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Len has a new comic out that’s burning up the charts on Amazon. It’s called Exterminite about a company that can go into your dreams and exterminate your nightmares. Check it out!
Fortune Magazine reports that the iPhone 6 and 6 plus went on sale in China today and there were long lines and throngs of people–just not at the Apple store. Turns out the actual Apple store was only selling unlocked phones at the full subsidized price. China’s three major mobile carriers had the discounted, subsidized phones, so that’s where the crowds were.
GigaOm notes Snapchat announced Friday it will begin putting ads in your snapchat feed. In the official blogpost Snapchat wrote: “It’s going to feel a little weird at first, but we’re taking the plunge.” The ads will appear under “Recent Updates,” the section of the app where people’s daily “Stories” show up.
Android Headlines passed along the WSJ report that Google’s BVp of engineering for Andoird, Hiroshi Lockheimer is now also in charge of ChromeOS. Sundar Pichai is in charge of Android, Chrome and Apps. Last month some Android apps were made available for ChomreOS and a hack made practically all of them run. Google has said the two operating systems will remain separate, but it sure looks as if they’re making it easier for them to merge.
PC Mag reports MasterCard and Zwipe announced a contactless payment card with an integrated fingerprint sensor. It’s the magic of TouchID with Google’s NFC Wallet Payment minus the phone. A ssuccessful live pilot was conducted with Norway’s Sparebanken DIN bank. The device is set to roll out internationally next year.
The Verge reports Facebook announced it has been searching anonymous posting sites for leaked passwords and proactively trying them on Facebook. If one works, that user’s password is reset and the user is notified.
The Washington Post reports US President Barack Obama has nominated a former Google executive to lead the US Patent and Trademark office. Michelle K. Lee has been deputy director of the Patent office since January, and has degrees from MIT in electrical engineering and computer science, so confirmation would represent a win for Silicon Valley over the pharmaceutical industry which had wanted the president to appoint one of its own. The position has been vacant for two years.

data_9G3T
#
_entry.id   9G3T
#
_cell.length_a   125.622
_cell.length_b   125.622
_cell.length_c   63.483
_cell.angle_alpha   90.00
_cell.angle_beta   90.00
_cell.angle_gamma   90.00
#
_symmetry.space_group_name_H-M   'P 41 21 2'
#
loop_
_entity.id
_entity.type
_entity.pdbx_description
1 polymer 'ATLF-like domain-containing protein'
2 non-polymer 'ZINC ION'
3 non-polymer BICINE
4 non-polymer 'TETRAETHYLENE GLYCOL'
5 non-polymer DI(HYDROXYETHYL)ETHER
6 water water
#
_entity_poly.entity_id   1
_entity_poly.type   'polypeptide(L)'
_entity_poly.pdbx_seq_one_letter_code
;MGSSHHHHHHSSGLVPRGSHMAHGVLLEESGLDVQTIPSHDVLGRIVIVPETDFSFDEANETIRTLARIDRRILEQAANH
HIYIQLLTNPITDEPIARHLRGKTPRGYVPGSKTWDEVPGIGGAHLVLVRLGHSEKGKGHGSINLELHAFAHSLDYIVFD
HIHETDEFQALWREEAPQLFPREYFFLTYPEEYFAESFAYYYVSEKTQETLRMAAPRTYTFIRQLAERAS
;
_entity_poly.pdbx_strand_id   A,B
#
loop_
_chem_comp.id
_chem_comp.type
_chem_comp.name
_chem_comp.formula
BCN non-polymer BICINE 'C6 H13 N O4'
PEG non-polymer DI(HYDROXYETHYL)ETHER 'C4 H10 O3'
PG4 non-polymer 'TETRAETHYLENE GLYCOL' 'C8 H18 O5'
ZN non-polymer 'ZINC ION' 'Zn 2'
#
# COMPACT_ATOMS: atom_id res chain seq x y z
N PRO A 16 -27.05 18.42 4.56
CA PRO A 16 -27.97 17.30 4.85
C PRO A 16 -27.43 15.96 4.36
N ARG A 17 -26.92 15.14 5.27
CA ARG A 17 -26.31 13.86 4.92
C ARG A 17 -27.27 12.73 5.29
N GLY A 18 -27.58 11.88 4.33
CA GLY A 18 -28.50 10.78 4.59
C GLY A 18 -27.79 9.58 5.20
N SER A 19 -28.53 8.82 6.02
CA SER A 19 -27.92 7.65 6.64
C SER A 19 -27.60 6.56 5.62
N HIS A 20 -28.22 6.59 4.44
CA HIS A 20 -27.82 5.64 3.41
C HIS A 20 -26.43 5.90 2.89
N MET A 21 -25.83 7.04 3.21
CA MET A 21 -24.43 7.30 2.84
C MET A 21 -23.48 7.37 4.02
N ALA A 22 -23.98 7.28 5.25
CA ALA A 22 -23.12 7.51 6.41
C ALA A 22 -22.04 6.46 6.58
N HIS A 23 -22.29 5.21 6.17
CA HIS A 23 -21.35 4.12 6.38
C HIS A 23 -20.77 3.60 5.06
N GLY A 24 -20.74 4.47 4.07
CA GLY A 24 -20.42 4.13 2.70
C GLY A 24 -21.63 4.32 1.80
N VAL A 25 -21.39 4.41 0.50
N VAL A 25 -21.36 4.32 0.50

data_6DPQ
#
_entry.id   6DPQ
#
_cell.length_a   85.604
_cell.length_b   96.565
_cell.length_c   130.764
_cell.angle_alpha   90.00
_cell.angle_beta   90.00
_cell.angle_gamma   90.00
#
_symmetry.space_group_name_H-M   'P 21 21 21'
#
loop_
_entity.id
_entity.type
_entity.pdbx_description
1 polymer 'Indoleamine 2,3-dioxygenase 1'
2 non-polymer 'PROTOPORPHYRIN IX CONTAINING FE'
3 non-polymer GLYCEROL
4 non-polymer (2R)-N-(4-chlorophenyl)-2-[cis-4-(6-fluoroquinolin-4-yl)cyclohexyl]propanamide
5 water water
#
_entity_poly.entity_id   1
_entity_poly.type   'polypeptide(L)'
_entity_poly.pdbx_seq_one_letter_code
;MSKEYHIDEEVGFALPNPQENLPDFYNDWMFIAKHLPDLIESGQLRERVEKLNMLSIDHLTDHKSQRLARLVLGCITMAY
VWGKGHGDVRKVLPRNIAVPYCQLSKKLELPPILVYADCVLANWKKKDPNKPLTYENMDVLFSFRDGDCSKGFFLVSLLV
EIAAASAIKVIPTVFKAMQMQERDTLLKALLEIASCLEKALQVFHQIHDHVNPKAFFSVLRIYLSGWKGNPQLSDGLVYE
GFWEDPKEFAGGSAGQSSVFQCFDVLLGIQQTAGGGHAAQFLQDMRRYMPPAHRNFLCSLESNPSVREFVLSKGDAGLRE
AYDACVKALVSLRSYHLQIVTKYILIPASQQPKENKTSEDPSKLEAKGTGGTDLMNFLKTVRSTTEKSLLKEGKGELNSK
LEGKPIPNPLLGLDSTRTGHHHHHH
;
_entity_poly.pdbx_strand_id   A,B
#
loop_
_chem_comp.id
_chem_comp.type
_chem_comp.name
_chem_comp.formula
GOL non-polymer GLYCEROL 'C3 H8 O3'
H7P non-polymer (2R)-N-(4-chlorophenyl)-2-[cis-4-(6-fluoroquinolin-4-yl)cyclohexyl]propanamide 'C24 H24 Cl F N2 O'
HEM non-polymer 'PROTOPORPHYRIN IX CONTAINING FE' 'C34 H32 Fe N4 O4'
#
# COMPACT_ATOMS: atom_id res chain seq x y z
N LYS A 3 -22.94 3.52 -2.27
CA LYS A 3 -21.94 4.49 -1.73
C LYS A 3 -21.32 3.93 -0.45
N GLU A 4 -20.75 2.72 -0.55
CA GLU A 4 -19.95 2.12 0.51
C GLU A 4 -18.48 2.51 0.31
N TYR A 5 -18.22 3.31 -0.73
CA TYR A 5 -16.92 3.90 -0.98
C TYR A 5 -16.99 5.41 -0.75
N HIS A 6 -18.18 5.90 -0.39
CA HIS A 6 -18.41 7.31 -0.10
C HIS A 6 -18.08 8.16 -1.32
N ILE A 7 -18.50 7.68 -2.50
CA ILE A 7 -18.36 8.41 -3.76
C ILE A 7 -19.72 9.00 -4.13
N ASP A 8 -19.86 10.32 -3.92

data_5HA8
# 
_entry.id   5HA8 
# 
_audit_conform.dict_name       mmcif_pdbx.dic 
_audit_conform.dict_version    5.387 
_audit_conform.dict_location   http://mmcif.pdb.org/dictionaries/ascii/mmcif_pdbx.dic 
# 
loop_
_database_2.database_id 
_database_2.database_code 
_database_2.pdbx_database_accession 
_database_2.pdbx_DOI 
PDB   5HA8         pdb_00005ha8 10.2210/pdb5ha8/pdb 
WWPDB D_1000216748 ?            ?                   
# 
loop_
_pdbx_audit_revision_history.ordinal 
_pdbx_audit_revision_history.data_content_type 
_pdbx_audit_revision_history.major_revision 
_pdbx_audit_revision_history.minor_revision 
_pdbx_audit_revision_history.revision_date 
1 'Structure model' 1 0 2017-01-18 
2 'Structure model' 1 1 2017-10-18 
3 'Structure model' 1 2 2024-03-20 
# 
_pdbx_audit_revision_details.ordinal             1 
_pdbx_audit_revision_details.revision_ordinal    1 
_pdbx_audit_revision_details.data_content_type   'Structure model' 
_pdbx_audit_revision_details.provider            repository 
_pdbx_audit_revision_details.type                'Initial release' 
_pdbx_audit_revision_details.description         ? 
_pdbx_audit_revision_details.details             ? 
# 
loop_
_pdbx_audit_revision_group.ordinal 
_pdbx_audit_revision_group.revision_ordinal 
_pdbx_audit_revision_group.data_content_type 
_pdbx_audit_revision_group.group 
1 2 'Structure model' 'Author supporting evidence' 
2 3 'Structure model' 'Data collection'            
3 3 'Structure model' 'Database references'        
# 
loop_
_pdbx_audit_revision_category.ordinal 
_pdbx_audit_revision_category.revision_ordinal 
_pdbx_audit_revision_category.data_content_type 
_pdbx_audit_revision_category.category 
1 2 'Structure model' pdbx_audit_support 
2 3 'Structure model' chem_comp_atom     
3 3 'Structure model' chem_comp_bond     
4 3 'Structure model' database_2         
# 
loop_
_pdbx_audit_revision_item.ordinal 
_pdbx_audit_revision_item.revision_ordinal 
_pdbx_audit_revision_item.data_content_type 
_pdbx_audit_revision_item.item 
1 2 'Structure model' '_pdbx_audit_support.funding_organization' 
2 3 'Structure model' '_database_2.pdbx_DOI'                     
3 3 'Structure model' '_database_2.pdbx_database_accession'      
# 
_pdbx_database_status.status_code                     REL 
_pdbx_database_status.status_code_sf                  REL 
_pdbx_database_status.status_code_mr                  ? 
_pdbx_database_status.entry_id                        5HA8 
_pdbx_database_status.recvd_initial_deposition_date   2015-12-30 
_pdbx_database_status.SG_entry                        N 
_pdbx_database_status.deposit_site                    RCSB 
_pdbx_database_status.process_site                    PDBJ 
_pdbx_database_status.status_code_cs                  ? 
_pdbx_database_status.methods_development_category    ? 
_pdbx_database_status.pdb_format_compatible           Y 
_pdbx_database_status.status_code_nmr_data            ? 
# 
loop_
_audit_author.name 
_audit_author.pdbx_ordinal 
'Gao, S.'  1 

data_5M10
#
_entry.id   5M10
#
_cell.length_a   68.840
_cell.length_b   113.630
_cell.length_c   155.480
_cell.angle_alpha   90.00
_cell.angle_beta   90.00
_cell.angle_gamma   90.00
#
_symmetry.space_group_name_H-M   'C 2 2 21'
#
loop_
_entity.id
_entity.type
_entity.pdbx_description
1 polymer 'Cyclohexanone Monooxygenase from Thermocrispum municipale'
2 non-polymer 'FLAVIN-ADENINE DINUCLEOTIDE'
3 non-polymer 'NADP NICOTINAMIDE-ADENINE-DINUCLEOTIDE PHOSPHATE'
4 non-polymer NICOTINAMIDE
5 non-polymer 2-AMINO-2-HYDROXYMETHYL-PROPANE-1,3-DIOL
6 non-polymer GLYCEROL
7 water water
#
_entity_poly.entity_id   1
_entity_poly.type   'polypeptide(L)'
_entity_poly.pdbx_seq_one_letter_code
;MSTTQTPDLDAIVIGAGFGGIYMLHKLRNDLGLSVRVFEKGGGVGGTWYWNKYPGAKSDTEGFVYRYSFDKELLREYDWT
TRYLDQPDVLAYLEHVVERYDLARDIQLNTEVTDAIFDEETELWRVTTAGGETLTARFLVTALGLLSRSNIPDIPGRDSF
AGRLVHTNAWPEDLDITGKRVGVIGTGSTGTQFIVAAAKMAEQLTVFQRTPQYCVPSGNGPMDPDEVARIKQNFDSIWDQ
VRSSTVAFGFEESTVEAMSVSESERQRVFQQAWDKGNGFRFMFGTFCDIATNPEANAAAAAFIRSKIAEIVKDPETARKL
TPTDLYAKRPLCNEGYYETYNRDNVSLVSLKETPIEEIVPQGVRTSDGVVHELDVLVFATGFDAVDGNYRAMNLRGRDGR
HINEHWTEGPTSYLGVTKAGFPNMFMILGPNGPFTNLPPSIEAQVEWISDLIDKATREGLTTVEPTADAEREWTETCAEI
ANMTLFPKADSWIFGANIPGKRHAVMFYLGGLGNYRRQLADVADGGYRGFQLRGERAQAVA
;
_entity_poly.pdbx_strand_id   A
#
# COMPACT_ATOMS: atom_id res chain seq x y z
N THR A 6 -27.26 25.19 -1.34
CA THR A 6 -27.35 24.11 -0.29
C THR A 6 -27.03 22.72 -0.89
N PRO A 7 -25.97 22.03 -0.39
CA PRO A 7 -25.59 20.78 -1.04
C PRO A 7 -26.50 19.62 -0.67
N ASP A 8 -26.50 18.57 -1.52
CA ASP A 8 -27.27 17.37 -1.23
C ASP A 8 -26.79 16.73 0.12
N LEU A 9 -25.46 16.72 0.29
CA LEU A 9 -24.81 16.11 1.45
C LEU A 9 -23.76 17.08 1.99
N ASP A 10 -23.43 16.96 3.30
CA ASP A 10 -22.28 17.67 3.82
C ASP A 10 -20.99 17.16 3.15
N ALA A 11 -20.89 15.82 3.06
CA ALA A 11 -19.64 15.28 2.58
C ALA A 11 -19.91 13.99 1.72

BusinessWeek reports Argentina launched its first domestically buil communicatiosn satellite Thursday. The ARSAT-1 was launched from French Guiana and will provide digital TV, cellphone service for Argentina, Chile, Paraguay and Uruguay for 15 years. It will also improve phone and Internet connections in remote areas, including Antarctica.
Ars Technica reports Whisper CTO Chad DePue took to Hacker News to dispute Guardian claims that Whisper tracks its users even when geolocation has been turned off. DePue called many assertions laughable and ridiculous but did say the company wants to know “where a user is in a general sense for things like tracking time zone so when we send pushes we know not to send pushes at 3 in the morning.” Security researcher Moxie Marlinspike responded that DePue’s comments seemed to confirm Guardian reports and wrote, “if you haven’t designed something that gives you truly unlinkable anonymity, don’t claim to provide it.” The Guardian also responded with more information backing up its claims.
After being accused on Reddit of misrepresenting it’s hardware, the Anonabox router has been suspended by Kickstarter. Anonabox purported to create a simple to use Tor router that you could plug into any computer to provide instant anonymity, especially when used with the Tor browser. As we mentioned earlier this week, the device had not been audited.
News From You
TheGavW let us know about a BBC report that it will begin publishing a continually updating list of its own articles removed from Google searches under the European Union’s right to be forgotten ruling. In a meeting hosted by Google, BBC editorial head David Jordan said that the BBC felt some of its articles had been wrongly removed from the search index, including a blog post by its Economics Editor, which may have been requested for removal by a commenter on the article. An EU spokesman said this particular removal was “not a good judgement” by Google. In turn Google went and banged its head against the wall, saying “that’s what WE TOLD YOU.”
And finally, h82or8 sent us the Boing Boing report that James Comey, head of the FBI said in a speech on Thursday that the “post-Snowden pendulum” is too blame for Apple and Google offering properly-encrypted cellphones and its “gone too far.” He hinted that the administration might seek regulations and laws forcing technology companies to leave a backdoor open for spies on smart phones and other devices. Mr. Comey did not suggest ways to prevent hackers and foreign spies from using the same door.
Pick of the Day: Boxcryptor via Scott from Terrific Toronto and Terrific Tom from the internet:
I love your shows, DTNS and Cordkillers are my top two.
I was listening to your story yesterday about the leaked Dropbox accounts and I was wondering if you have ever used or heard of Boxcryptor?
Its a 3rd party app that encrypts your files locally before sending them to what ever cloud storage service you use (DropBox, Google Drive, Box etc…) I use it on my windows 7 laptop, Blackberry 10 smartphone and Android tablet. I enjoy the piece of mind knowing that even if my cloud storage account is hacked, all my files are encrypted.
Monday’s guest: Iyaz Akhtar, senior associate editor CNET